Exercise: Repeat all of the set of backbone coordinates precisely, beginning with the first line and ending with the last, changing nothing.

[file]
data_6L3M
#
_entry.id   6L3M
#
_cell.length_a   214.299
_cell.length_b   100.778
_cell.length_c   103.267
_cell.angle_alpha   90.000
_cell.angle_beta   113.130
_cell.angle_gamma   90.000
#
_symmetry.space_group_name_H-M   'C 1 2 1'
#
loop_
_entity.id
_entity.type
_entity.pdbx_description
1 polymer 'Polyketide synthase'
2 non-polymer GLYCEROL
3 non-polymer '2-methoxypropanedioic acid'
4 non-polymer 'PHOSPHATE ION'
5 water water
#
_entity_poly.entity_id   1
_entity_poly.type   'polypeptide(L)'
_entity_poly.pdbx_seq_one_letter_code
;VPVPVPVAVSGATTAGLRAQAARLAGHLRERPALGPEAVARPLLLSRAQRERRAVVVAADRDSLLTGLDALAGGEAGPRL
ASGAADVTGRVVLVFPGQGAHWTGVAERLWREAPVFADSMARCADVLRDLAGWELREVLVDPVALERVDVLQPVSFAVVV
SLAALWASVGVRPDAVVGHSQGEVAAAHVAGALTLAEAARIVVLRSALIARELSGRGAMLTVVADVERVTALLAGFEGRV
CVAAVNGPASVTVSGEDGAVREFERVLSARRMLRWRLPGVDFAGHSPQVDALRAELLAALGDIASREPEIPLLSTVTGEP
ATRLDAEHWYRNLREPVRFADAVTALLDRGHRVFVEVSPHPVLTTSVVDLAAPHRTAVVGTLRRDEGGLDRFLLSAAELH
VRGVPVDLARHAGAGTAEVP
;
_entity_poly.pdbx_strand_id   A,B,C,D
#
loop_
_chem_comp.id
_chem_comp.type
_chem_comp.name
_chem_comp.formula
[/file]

data_6L3M
#
_entry.id   6L3M
#
_cell.length_a   214.299
_cell.length_b   100.778
_cell.length_c   103.267
_cell.angle_alpha   90.000
_cell.angle_beta   113.130
_cell.angle_gamma   90.000
#
_symmetry.space_group_name_H-M   'C 1 2 1'
#
loop_
_entity.id
_entity.type
_entity.pdbx_description
1 polymer 'Polyketide synthase'
2 non-polymer GLYCEROL
3 non-polymer '2-methoxypropanedioic acid'
4 non-polymer 'PHOSPHATE ION'
5 water water
#
_entity_poly.entity_id   1
_entity_poly.type   'polypeptide(L)'
_entity_poly.pdbx_seq_one_letter_code
;VPVPVPVAVSGATTAGLRAQAARLAGHLRERPALGPEAVARPLLLSRAQRERRAVVVAADRDSLLTGLDALAGGEAGPRL
ASGAADVTGRVVLVFPGQGAHWTGVAERLWREAPVFADSMARCADVLRDLAGWELREVLVDPVALERVDVLQPVSFAVVV
SLAALWASVGVRPDAVVGHSQGEVAAAHVAGALTLAEAARIVVLRSALIARELSGRGAMLTVVADVERVTALLAGFEGRV
CVAAVNGPASVTVSGEDGAVREFERVLSARRMLRWRLPGVDFAGHSPQVDALRAELLAALGDIASREPEIPLLSTVTGEP
ATRLDAEHWYRNLREPVRFADAVTALLDRGHRVFVEVSPHPVLTTSVVDLAAPHRTAVVGTLRRDEGGLDRFLLSAAELH
VRGVPVDLARHAGAGTAEVP
;
_entity_poly.pdbx_strand_id   A,B,C,D
#
loop_
_chem_comp.id
_chem_comp.type
_chem_comp.name
_chem_comp.formula